McLEAN, Va. — Terry McAuliffe’s comeback bid aced its first test Tuesday, as the former Virginia governor cruised to victory in the state’s Democratic gubernatorial primary.
McAuliffe had been the wire-to-wire favorite in the Democratic gubernatorial primary since entering the race last December, significantly outraising his four other opponents and staking out a sizable lead in public polling throughout the race. His victory sets up a matchup with Glenn Youngkin, a former Carlyle Group chief executive who won the Republican nomination in a party convention about a month ago.
The November election will be the first major election during President Joe Biden’s tenure in the White House — and a measure of how damaging now-former President Donald Trump was to the state Republican Party here, which had been ransacked during Trump’s four years in office.
McAuliffe’s blowout victory capped off a disappointing primary for some progressives in the state, who were eager to nominate a Black woman from the field. Both former state Del. Jennifer Carroll Foy and state Sen. Jennifer McClellan were unable to break out from the rest of the pack, which also included current Lt. Gov. Justin Fairfax and Del. Lee Carter.
Some Democrats in the state fretted about apparent low turnout in the primary — “there’s more cicadas than there are voters,” one aide on a gubernatorial campaign quipped — although that comes with the caveat that this was the first election under new state laws that provided for a month and a half of early voting.
For his part, McAuliffe projected confidence in the closing days of the primary, barnstorming the state with supporters and posting videos of him dancing to Twitter. He had already turned much of his attention toward Youngkin, calling him an “extremist” and focusing on him in fundraising emails to supporters (two recent subject lines: “Everyone is watching” and “We’re already behind”).
Democrats are eager to tie Youngkin, the relatively little-known former private equity exec, to Trump, who quickly endorsed Youngkin after a bruising nominating process that saw intensive Republicans fighting over both the process itself and the field of candidates.
Virginia has long been a political bellwether in new presidential administrations, frequently swinging against the party that won the previous year. But during Trump’s tenure in the White House, the state swiftly abandoned Republicans. It started when now-Gov. Ralph Northam crushed Republican Ed Gillespie in the 2017 gubernatorial contest, well overperforming expectations at the time, and never really letting up.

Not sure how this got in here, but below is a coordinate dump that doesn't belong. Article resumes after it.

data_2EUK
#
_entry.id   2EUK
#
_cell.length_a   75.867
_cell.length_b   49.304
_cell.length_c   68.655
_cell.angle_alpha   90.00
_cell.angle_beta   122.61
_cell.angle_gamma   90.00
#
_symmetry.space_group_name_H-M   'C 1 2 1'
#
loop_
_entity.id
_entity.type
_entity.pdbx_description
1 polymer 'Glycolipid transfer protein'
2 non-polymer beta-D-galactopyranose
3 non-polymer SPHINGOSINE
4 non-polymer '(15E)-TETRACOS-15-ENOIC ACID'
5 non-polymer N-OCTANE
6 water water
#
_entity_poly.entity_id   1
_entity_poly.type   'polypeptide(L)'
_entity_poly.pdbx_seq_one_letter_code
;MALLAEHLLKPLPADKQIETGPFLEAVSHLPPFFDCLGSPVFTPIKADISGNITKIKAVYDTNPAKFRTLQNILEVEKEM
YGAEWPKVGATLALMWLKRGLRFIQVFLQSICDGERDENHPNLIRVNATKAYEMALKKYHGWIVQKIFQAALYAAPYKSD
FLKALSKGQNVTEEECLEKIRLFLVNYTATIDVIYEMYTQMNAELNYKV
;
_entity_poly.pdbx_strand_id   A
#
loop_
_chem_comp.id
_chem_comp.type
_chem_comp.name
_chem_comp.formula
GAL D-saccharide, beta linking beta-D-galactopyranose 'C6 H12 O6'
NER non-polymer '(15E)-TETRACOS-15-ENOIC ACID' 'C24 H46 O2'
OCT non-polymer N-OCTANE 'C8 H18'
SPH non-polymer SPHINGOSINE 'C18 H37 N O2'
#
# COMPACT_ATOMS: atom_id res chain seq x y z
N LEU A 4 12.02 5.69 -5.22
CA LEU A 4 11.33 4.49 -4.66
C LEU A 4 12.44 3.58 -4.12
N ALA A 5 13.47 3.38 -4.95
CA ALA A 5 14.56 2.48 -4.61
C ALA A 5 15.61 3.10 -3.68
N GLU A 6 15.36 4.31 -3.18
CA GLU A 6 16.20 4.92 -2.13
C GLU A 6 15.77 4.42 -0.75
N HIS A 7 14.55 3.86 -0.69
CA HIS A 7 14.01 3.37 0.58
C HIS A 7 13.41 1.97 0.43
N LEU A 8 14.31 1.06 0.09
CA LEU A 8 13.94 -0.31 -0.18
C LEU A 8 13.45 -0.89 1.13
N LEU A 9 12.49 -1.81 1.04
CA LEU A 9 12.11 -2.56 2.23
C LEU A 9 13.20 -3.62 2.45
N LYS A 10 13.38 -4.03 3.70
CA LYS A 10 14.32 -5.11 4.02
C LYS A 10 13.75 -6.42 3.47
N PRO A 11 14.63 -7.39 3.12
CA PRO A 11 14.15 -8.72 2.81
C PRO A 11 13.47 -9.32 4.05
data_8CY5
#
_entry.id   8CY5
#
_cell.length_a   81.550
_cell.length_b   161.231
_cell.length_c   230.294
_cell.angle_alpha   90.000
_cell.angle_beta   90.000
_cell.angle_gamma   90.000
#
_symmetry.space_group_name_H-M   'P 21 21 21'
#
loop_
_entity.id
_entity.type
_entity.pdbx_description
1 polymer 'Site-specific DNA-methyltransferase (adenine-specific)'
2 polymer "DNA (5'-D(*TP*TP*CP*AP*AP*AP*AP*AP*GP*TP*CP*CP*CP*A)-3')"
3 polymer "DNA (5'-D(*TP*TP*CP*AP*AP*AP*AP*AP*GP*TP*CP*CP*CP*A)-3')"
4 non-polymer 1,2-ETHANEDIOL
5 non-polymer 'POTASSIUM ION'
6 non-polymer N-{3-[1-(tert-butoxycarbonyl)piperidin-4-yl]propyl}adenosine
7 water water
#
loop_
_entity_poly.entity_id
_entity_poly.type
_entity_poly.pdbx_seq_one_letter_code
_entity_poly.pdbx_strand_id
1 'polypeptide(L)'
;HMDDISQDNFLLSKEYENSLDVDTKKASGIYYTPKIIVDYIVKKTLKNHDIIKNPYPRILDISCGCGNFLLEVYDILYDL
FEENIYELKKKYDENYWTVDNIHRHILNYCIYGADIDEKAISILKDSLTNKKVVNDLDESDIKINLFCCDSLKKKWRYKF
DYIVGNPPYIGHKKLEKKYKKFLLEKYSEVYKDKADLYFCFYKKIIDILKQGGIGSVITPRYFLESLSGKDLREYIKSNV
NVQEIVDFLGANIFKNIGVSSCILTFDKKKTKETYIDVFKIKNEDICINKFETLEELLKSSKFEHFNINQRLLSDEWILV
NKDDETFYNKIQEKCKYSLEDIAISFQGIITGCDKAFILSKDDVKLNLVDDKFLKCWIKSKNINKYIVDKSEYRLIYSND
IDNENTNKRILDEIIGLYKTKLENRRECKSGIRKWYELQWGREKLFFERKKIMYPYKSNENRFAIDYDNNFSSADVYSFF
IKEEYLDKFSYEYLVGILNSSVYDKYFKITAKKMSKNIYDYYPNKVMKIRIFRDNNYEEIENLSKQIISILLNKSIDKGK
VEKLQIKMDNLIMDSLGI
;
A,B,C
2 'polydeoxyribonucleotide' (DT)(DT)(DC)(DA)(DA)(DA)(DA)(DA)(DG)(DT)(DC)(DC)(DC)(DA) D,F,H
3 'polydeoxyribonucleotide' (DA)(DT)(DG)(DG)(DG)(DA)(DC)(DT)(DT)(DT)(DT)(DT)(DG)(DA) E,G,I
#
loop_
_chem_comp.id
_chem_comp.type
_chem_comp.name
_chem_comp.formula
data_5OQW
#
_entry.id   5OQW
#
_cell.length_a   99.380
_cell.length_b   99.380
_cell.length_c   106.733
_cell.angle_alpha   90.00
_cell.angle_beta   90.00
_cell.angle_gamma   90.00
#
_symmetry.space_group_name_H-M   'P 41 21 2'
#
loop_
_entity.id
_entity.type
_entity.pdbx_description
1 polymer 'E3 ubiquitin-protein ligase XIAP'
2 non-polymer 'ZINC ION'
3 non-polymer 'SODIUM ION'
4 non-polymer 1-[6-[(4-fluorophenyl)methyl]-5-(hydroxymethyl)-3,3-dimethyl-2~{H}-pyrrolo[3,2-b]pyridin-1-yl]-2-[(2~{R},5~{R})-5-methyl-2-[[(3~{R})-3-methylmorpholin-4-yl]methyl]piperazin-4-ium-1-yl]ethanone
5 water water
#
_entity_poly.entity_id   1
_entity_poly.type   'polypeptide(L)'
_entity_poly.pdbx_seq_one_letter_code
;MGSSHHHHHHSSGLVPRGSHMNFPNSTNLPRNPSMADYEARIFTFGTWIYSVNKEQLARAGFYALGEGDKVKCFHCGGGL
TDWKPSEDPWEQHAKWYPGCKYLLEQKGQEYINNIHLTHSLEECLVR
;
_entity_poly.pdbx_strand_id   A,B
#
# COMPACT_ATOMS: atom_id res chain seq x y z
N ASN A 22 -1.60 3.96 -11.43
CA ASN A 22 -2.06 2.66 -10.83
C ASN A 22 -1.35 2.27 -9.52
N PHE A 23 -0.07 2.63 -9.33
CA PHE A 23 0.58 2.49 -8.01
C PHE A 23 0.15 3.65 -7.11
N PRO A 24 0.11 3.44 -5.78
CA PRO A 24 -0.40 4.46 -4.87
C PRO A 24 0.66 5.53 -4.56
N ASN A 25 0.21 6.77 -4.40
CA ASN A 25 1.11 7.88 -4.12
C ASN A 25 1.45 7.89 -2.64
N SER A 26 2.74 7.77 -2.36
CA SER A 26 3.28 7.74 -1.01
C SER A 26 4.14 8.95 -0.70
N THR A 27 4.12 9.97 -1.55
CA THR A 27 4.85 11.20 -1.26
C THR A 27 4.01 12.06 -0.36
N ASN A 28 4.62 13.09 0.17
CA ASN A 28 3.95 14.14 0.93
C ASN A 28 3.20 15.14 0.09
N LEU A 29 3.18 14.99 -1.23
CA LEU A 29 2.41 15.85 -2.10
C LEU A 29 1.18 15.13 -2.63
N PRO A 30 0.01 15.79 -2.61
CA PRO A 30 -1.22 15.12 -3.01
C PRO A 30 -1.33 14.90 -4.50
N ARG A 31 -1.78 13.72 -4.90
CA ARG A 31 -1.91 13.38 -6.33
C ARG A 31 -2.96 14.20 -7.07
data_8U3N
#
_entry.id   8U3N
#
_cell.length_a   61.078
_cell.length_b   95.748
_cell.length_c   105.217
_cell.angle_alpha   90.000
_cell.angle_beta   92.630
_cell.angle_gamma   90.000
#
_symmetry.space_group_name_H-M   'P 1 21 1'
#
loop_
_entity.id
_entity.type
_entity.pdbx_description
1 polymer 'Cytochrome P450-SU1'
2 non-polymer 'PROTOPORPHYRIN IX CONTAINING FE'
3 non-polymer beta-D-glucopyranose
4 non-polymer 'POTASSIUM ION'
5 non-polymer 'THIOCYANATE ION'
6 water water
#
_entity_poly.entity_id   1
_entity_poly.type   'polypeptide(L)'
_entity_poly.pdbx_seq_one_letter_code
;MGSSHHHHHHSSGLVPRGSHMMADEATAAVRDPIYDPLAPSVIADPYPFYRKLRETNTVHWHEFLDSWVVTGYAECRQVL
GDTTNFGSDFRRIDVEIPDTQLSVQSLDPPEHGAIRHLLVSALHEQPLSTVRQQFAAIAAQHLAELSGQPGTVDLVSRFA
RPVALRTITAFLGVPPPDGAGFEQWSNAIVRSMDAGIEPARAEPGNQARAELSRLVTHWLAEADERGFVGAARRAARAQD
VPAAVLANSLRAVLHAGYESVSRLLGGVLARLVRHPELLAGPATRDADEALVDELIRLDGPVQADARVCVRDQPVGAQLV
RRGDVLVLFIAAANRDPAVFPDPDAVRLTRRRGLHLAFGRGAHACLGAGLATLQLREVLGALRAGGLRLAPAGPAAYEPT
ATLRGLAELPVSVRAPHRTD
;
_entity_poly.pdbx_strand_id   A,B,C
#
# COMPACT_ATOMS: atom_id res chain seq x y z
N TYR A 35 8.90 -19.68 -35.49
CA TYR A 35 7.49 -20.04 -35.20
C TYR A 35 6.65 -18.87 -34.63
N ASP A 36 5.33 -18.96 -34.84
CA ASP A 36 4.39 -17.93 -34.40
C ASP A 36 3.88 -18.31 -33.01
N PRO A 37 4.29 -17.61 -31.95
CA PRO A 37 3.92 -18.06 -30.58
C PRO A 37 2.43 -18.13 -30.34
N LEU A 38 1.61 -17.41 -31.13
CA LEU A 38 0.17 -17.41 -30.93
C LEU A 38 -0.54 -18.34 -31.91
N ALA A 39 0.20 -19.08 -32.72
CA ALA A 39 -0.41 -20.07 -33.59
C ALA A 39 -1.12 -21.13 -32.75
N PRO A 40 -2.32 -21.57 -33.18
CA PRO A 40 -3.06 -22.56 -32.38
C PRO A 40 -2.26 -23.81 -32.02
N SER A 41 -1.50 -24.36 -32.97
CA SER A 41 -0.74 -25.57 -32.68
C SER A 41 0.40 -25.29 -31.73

In the 2018 midterms, Democrats unseated a trio of GOP members of Congress, while Democratic Sen. Tim Kaine crushed a Trump-aligned challenger. And Democrats flipped the state legislature in 2019, giving them complete control of Richmond for the first time in decades.
Republicans have argued that 2021 will be different, banking on a fired-up base in rural parts of the state, and Youngkin being able to claw back suburban support that skittered away from the party over the last four years. Youngkin has also poured about $12 million of his personal fortune into his campaign thus far, giving him resources to compete with the famously prodigious fundraiser in McAuliffe, should he win.
Down the ballot in Tuesday’s Democratic primary, state Attorney General Mark Herring was facing a challenge from state Del. Jay Jones, two years after a blackface scandal scuttled Herring’s ambitions to run for governor and could have ended his political career.
The lieutenant governor’s primary has been a messy field with no clear frontrunner. The seat is open, with Fairfax — who has denied allegations of sexual assault that have derailed his gubernatorial campaign — seeking higher office.
Further up the East Coast, New Jersey Republicans are picking their nominee to face Democratic Gov. Phil Murphy, who faced only token write-in opposition in his own primary.
Businessman Jack Ciattarelli is the presumed frontrunner in a Trumpified GOP primary that sees Ciattarelli — who has sought to create some distance with Trump, though he has not disavowed him in a state the former president lost resoundingly — face off against two avowed Trump supporters in perennial candidate Hirsh Singh and Baptist minister Phil Rizzo.
A recent poll from the Eagleton Center for Public Interest Polling at Rutgers University found Murphy leading Ciattarelli, 52 percent to 26 percent, in a theoretical head-to-head.